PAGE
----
Then the bank started accepting the Beck’s payments again, but diverted them to a “suspended account,” without telling the Becks for months.

“They weren’t even applying none of our payments to the account, so all that money that we gave them, where did it go? Where is the money that we’ve been paying on this?”

Cherene adds, “And why were we not told that, by the people that were handling us from day one, why did they not tell us what was going on?”

Ron: “And not even mention to us that we had the option to get caught up, it was like they were forcing us into this modification, they were saying it was the modification or nothing, from the get-go.”

Wells Fargo stalled and stalled and made the Becks sit on hold and sift through red tape for months until they had leverage over the home. Then they finally asked the Becks to come in and sign the loan modification.

“So I went to their office, and the girl that came in, another Wells Fargo rep, she let us know the truth. Bless her heart, she just sat back and she said, “This is ridiculous. I’ve never seen anything like this. “Something ain’t right here.” So I pushed the contract back to her and I said “ I’m not signing this, y’all do what you got to do. Take it into foreclosure, just do what you gotta do, cause I’m not doing this.”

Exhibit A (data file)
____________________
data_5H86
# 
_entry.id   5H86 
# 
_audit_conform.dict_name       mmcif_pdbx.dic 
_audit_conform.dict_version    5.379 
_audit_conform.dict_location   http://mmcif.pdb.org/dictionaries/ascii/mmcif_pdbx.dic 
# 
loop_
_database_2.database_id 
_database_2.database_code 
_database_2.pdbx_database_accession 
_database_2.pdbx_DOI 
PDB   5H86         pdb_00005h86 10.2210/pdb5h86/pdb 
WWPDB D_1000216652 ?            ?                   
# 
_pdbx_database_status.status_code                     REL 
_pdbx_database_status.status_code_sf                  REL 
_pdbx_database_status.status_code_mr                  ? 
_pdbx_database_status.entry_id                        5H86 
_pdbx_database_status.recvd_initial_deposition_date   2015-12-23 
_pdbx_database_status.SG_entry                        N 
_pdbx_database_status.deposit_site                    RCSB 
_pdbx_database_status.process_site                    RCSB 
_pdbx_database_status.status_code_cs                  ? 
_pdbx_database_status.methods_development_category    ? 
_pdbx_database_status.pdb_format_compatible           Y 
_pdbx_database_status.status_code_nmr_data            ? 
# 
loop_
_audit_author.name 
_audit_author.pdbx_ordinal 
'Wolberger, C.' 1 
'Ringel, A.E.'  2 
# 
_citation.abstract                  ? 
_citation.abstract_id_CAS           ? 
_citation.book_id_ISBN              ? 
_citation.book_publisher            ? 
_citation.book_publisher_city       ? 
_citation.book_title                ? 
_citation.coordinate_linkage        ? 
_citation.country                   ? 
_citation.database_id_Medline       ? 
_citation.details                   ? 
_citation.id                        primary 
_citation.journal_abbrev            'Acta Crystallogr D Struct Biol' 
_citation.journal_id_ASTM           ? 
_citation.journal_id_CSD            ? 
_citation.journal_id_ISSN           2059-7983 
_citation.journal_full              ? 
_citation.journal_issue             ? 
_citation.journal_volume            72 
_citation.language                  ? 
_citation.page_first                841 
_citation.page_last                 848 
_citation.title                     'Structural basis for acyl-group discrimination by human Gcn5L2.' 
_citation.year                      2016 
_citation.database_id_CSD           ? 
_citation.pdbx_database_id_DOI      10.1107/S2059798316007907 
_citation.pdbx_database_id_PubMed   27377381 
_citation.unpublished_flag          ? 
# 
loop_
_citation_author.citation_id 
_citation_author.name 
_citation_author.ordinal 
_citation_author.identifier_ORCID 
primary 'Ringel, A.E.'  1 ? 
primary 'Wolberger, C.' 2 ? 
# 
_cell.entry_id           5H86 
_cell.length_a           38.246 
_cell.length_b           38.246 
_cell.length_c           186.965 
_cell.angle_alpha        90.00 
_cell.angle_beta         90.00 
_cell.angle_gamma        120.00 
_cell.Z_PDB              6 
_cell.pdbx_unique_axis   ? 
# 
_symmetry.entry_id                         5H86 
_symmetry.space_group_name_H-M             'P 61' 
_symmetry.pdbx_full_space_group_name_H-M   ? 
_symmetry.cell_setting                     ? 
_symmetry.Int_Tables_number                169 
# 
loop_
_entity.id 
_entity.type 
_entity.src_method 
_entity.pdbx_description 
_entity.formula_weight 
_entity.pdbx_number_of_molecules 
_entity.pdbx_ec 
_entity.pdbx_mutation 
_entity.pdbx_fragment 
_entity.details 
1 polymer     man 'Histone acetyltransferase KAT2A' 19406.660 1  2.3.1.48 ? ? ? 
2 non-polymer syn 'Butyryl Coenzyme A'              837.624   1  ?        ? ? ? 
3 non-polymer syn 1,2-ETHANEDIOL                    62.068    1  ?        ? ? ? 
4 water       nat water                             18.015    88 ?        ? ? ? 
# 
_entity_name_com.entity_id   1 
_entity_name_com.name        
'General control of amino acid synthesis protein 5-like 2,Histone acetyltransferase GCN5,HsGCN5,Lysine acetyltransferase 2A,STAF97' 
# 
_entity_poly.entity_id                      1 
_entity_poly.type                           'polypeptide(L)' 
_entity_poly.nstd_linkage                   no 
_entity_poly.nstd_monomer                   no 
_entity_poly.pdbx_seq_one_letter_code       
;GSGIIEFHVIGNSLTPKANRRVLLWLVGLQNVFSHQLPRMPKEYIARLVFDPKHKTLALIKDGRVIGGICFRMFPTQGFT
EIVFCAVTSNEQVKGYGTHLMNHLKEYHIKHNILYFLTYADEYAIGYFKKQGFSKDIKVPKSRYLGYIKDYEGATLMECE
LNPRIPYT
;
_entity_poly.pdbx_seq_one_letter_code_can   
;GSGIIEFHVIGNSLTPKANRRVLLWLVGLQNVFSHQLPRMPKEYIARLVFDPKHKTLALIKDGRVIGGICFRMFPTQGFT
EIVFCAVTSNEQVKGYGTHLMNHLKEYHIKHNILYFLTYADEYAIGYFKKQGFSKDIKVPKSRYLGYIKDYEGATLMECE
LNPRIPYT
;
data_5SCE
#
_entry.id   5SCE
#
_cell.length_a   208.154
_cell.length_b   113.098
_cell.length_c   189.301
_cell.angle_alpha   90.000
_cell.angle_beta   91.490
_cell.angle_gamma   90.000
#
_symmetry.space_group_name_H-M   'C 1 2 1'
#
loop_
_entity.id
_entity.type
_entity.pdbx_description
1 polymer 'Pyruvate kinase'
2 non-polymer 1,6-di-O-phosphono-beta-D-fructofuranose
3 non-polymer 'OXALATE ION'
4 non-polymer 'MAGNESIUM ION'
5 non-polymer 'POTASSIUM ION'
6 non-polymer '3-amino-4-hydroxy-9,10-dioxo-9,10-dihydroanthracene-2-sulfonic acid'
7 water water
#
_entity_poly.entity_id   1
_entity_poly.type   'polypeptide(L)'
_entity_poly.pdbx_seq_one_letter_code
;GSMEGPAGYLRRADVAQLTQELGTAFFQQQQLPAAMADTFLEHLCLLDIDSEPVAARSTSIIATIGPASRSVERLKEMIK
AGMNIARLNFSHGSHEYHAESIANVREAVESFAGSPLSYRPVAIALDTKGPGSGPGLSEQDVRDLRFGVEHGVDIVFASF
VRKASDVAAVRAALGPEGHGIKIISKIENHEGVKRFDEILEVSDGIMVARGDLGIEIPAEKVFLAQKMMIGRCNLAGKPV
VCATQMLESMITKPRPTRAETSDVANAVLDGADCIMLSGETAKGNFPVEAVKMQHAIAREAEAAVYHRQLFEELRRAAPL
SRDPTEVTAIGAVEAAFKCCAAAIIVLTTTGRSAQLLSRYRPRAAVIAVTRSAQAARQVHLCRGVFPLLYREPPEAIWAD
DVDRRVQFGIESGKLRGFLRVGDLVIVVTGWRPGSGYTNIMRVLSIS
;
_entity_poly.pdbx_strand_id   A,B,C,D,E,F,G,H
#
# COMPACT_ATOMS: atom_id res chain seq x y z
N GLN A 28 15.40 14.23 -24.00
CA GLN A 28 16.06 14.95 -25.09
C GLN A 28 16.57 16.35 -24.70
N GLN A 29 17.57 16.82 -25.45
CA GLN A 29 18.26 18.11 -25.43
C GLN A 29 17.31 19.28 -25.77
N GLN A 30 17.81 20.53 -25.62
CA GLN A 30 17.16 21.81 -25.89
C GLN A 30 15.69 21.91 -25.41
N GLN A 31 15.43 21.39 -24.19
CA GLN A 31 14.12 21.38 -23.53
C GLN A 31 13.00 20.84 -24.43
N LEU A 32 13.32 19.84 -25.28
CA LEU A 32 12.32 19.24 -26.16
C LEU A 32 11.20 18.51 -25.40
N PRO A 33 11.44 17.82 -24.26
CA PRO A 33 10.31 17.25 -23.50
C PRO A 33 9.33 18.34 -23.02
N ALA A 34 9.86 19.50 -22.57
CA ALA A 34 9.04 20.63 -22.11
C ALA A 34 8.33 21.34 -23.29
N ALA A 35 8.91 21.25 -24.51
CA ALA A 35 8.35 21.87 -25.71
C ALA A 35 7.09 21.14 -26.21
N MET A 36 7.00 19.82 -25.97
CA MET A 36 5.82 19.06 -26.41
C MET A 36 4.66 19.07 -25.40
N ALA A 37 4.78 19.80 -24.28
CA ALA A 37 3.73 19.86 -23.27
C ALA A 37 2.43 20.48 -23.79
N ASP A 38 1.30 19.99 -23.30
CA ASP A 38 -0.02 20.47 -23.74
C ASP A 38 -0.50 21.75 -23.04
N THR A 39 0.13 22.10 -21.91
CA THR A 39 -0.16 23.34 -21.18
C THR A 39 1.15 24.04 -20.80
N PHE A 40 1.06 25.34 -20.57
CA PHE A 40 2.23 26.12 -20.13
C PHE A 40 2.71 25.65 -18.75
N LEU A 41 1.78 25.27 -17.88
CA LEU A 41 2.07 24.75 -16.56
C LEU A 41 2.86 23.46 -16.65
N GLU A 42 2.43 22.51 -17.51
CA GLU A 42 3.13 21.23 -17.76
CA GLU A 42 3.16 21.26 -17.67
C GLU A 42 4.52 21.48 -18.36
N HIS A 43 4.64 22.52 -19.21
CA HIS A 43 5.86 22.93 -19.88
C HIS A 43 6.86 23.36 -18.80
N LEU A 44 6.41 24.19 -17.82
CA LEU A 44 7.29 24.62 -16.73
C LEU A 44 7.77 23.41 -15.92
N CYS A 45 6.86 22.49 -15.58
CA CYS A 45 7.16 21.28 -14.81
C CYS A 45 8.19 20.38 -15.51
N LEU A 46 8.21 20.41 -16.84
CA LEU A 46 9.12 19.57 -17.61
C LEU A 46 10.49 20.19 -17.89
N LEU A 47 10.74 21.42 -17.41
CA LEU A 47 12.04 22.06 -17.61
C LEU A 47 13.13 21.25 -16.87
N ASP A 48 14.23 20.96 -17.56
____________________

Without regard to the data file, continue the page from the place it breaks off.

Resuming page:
The contract was patently ridiculous.  The modification was structured so that an that an additional 26 years was added to the mortgage, with a meager $20 reduction in monthly payments. It was basically a whole new mortgage. They would have been 90 and still in that home.

The Becks had a tough choice. They weren’t about to sign their life away, so foreclosure was imminent. That’s when they decided to call our office. Our Big State agent, Maemar, took on their case, and in days they had sold their home and avoided foreclosure.

We were able to help make their situation a little bit easier. They avoided a contract that would have been completely devastating. But one thing we can’t bring them is justice. There’s no sign that there are going to be any significant shifts in these types of practices.

“We’re not seeing any changes in servicer behavior,” says Megan Faux, director of the foreclosure prevention project at South Brooklyn Legal Services, a legal aid firm that represents poor people confronting foreclosure in New York City. “We’re still seeing huge delays, improper denials of modification, very few principal reductions. None of their practices are really changing.”

“After all these situations, it’s really hard to sit down and trust someone.,” says Cherene.  

It’s not just Wells Fargo. Across the industry, banks have been getting away with usury and unfair lending. Ron and Cherene’s story is happening all across America. Legislation that was meant to give people going into foreclosure relief has been used by banks to game the system and force people to sign their life away. This needs to change. Loan modification practices are in need of some serious reform.